Over the summer, members of the Protracted Displacement Economies (PDE) team based in the UK have presented at a variety of different external events.
In May, Michael Collyer presented at the annual Global Academic Interdisciplinary Network (GAIN) organised by the United Nations Refugee Agency (UNHCR). Michael spoke on a session on ‘Urbanisation: Refugee economies and access to essential services’. He outlined the PDE project, focusing particularly on the ways in which the non-financial elements of care and mutual aid are vital to support financial exchanges within displacement economies.
In June, Tahir Zaman spoke at a meeting of a UNHCR working group, the Regional Knowledge Exchange on Social Protection and Forced Displacement, which focuses on Africa’s East, Horn and Great Lakes region. Tahir linked the PDE findings to social protection and identified the significance of social protection that is not organised through state institutions, particularly community organised or spontaneous support between displaced people.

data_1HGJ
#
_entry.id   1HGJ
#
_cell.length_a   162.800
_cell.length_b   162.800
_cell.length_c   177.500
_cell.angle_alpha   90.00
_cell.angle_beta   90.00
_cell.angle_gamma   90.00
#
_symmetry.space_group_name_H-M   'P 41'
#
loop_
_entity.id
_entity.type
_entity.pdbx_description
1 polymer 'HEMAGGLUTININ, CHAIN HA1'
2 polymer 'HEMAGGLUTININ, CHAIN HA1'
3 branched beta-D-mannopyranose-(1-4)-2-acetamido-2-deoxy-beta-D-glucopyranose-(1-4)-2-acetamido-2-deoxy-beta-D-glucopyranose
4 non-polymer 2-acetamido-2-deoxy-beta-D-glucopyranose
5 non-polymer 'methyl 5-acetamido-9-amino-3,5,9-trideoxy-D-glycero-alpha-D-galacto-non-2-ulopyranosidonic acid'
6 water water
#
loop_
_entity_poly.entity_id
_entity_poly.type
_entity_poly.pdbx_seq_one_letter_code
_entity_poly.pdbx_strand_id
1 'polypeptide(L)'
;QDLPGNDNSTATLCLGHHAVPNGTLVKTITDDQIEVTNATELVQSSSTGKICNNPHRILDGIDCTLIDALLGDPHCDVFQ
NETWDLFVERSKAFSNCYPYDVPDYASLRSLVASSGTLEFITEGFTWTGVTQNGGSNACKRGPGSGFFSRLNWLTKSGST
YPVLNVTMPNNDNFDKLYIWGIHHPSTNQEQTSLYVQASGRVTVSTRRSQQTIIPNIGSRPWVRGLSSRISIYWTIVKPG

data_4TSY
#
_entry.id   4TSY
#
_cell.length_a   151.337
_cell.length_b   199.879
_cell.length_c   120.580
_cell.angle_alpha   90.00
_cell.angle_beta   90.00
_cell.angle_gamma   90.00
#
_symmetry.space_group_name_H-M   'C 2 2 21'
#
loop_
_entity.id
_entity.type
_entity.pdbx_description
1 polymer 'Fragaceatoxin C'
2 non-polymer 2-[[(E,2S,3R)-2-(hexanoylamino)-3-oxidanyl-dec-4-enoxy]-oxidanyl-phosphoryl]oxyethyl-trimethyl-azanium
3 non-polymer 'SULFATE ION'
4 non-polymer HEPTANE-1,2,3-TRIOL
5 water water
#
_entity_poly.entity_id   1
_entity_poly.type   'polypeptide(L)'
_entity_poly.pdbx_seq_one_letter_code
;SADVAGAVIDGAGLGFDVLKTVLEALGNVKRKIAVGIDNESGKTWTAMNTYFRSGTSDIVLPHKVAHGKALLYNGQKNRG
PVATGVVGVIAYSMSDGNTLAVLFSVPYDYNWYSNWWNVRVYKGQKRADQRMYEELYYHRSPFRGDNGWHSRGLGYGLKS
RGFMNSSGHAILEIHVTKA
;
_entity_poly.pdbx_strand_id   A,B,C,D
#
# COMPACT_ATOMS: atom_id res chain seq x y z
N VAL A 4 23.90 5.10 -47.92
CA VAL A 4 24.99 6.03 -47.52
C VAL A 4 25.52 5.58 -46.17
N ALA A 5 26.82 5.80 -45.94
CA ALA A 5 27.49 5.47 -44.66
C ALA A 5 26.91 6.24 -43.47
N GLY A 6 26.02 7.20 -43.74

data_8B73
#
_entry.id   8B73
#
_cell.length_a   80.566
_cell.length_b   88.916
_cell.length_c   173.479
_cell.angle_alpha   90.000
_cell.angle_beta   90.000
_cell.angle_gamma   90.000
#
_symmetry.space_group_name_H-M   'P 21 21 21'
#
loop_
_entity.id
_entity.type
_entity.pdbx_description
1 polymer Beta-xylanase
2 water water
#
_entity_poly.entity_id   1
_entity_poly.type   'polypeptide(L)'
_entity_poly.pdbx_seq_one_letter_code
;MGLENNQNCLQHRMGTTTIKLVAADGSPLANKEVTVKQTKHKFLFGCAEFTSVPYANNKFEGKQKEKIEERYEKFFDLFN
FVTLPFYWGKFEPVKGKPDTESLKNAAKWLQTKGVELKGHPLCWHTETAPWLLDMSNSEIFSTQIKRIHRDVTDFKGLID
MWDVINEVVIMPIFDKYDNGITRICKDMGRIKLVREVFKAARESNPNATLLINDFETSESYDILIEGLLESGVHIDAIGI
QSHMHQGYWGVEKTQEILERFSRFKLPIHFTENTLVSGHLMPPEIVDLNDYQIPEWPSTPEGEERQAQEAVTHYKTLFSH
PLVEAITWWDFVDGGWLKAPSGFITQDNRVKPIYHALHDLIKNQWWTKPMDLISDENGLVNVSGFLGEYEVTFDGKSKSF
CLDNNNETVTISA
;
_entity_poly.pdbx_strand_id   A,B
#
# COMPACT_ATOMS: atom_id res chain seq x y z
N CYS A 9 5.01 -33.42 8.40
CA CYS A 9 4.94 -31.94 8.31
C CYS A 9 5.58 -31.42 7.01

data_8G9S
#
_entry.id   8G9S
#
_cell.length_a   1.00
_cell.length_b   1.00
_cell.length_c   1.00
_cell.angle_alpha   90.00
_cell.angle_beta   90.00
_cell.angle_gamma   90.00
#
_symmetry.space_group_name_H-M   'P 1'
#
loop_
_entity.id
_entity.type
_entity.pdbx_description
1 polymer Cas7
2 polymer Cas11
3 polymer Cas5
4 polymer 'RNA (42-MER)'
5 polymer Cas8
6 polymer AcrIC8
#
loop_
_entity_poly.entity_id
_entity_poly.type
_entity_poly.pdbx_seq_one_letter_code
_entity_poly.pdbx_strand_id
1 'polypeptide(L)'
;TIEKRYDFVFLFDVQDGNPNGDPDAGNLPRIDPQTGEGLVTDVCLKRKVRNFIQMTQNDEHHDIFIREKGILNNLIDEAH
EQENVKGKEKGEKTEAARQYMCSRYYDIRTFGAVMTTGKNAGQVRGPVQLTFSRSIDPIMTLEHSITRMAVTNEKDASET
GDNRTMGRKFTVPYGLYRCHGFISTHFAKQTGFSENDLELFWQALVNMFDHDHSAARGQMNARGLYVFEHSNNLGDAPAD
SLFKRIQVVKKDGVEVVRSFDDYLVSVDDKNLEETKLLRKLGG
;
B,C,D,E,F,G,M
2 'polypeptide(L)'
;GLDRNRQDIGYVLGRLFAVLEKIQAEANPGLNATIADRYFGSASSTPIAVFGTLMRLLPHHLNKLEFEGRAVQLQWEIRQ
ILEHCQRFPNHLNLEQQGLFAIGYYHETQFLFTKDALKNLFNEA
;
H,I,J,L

In July, Ceri Oeppen presented a paper at the International Migration Research Network’s (IMISCOE) annual conference in Oslo. The paper was part of a session on ‘Mobility decisions amongst forcibly displaced people’. Ceri highlighted the inclusive approach we are taking in the project to displacement-affected communities. This allows analysis of the role of mobility within these communities, which is much more limited and controlled than we might expect, although mobility does occur in very constrained circumstances.
Later in July, Michael Collyer presented PDE work to a meeting of the Economic Policy Research Institute in South Africa. The meeting focused on ‘Social protection in the context of fragility and forced displacement’, and Michael picked up on Tahir’s UNHCR presentation in June, presenting data from our baseline survey on the critical role that informal and community networks play for displaced people involved in our research.